In 2010, a water park opened on its grounds, one of the only three at Legoland parks, with the other two being in Malaysia and Dubai. In May 2014, an add-on was built for the water park, themed after Legends of Chima.
For this analysis, we track activity around the opening of the new Legoland Castle Hotel on April 27 this year.
These charts show the cumulative number of daily unique pings for the week ending June 12 of 2017 and 2018. They were segmented by Legoland California as a whole, the Legoland Hotel, and the newly opened Legoland Castle hotel. Both hotels boast 250 rooms of capacity. The new Castle Hotel has yet to reach occupancy rate comparable to the Legoland Hotel.
Device counts for Legoland California as a whole peaked at 5,742 on April 3 this year. On the week ending May 1, during the opening of the new Legoland Castle Hotel, the reading was at 4,045. Two weeks later, it had fallen to 3,505. From there, it begin ascending without stop to reach a new peak of 5,753 by the week of June 19.
On a comparable basis, we’re not seeing the new Legoland Castle Hotel match the occupancy of the original Legoland Hotel.
Legoland Demographic Analysis
Leveraging demographic analysis on visitors of Legoland California and Legoland Florida with cell phone geolocation data, Orbital Insight can count and profile consumers who visit specified locations. In this analysis, the two Legolands in California and Florida were studied over 2017 and 2018.
Resulting aggregated trends in demographics through our geolocation data can enable automated analytics and trend monitoring to:
- Identify shifting demographics in consumer bases.
- Provide insight into marketing audiences and potential consumers.
Each Legoland was marked as an AOI to detect geolocation pings. Each unique ping per day was then joined to census block group data from the 2015 American Community Survey 5-year estimates allowing for demographic insight into visitors of the tournaments.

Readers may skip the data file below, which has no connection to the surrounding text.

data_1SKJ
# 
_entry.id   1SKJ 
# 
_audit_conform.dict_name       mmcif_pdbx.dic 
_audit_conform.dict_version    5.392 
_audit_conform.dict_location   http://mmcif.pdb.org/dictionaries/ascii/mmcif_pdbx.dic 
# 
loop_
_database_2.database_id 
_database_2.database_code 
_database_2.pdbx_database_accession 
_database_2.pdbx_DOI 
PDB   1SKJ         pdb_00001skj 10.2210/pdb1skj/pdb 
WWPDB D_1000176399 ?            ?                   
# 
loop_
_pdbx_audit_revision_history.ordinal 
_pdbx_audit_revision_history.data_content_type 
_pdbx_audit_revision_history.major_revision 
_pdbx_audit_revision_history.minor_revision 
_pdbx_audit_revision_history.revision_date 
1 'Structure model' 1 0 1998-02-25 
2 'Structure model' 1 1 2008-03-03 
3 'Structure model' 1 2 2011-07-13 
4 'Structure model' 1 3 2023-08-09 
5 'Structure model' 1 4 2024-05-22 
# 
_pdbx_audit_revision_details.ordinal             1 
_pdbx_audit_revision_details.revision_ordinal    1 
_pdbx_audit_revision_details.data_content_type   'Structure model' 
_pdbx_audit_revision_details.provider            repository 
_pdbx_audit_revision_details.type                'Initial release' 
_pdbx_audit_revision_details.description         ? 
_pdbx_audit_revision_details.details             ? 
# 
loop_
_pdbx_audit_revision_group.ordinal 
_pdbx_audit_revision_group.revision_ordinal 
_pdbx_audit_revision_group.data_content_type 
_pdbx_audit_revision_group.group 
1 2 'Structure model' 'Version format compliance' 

Analytical Examples and Highlights
With geolocation data joined with census data, Orbital Insight can profile as well as detect changes in demographics of visitors between theme parks throughout time. The following examples highlight capabilities of this process but, is not limited to the following metrics.
Median Income of visitors’ home census block for both parks have decreased and are regressing to the U.S. Median income of $53,889. This shift is supported by the percent of population under the poverty line and population with at least a Bachelor’s Degree, shown in the following charts. Holding the number of attendees constant, this may cause a decrease in average revenue per visitor.
For Legoland California, the middle two quartiles of visitors in 2017 had a median income of $54,394 to $100,565. The lower end of that was just above the U.S. median income of $53,889.
This year, however, the middle two quartiles of visitors to Legoland California were found to have a median income between $48,492 and $98,138 – lower than the previous year.
For Legoland Florida, the middle two quartiles income of its majority client group went from the $43,456-$72,491 bracket in 2017 to $38,601-$68,787 this year. The lower end of that was significantly below the U.S. median income of $53,889.
The two sets of numbers clearly show that the majority of visitors to both parks had lower incomes this year compared to a year ago. But if the customer capture rates do not fall, then they also indicate the enduring popularity of both with their target groups, and this could be due to promotional efforts that have retained their appeal.
Orbital Insight can monitor theme parks for hurricanes and other natural disasters, as well as major events. Whether you’re owner or investor in a theme park, our analysis will help you better perceive the causal effects and impact of such events that could lead to more intelligent business decisions and greater understanding by the media and public.